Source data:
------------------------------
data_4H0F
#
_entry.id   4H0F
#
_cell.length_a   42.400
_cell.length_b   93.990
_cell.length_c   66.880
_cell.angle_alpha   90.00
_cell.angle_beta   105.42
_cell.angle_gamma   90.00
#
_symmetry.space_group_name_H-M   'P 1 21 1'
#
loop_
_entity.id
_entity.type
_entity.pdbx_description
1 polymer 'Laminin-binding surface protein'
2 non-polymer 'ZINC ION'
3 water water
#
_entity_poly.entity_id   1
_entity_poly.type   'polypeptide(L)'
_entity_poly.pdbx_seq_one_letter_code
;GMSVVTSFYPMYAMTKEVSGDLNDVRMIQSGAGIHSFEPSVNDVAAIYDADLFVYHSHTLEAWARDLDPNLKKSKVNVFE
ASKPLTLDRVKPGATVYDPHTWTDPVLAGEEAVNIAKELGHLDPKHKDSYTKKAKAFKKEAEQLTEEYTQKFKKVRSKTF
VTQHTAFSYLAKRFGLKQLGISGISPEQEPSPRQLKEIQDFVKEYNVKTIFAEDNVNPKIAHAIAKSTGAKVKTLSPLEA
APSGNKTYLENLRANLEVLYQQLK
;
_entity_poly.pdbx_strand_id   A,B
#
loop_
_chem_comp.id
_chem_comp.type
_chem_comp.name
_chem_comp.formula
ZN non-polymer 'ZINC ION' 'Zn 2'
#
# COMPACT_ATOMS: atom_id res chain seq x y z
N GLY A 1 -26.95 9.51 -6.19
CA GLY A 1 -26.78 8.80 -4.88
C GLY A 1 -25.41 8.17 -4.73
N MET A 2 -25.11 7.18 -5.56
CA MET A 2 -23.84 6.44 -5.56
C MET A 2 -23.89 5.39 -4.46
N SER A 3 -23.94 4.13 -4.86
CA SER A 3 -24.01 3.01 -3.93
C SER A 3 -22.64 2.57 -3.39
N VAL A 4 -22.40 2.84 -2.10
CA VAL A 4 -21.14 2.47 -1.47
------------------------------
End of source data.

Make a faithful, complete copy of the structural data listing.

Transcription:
data_4H0F
#
_entry.id   4H0F
#
_cell.length_a   42.400
_cell.length_b   93.990
_cell.length_c   66.880
_cell.angle_alpha   90.00
_cell.angle_beta   105.42
_cell.angle_gamma   90.00
#
_symmetry.space_group_name_H-M   'P 1 21 1'
#
loop_
_entity.id
_entity.type
_entity.pdbx_description
1 polymer 'Laminin-binding surface protein'
2 non-polymer 'ZINC ION'
3 water water
#
_entity_poly.entity_id   1
_entity_poly.type   'polypeptide(L)'
_entity_poly.pdbx_seq_one_letter_code
;GMSVVTSFYPMYAMTKEVSGDLNDVRMIQSGAGIHSFEPSVNDVAAIYDADLFVYHSHTLEAWARDLDPNLKKSKVNVFE
ASKPLTLDRVKPGATVYDPHTWTDPVLAGEEAVNIAKELGHLDPKHKDSYTKKAKAFKKEAEQLTEEYTQKFKKVRSKTF
VTQHTAFSYLAKRFGLKQLGISGISPEQEPSPRQLKEIQDFVKEYNVKTIFAEDNVNPKIAHAIAKSTGAKVKTLSPLEA
APSGNKTYLENLRANLEVLYQQLK
;
_entity_poly.pdbx_strand_id   A,B
#
loop_
_chem_comp.id
_chem_comp.type
_chem_comp.name
_chem_comp.formula
ZN non-polymer 'ZINC ION' 'Zn 2'
#
# COMPACT_ATOMS: atom_id res chain seq x y z
N GLY A 1 -26.95 9.51 -6.19
CA GLY A 1 -26.78 8.80 -4.88
C GLY A 1 -25.41 8.17 -4.73
N MET A 2 -25.11 7.18 -5.56
CA MET A 2 -23.84 6.44 -5.56
C MET A 2 -23.89 5.39 -4.46
N SER A 3 -23.94 4.13 -4.86
CA SER A 3 -24.01 3.01 -3.93
C SER A 3 -22.64 2.57 -3.39
N VAL A 4 -22.40 2.84 -2.10
CA VAL A 4 -21.14 2.47 -1.47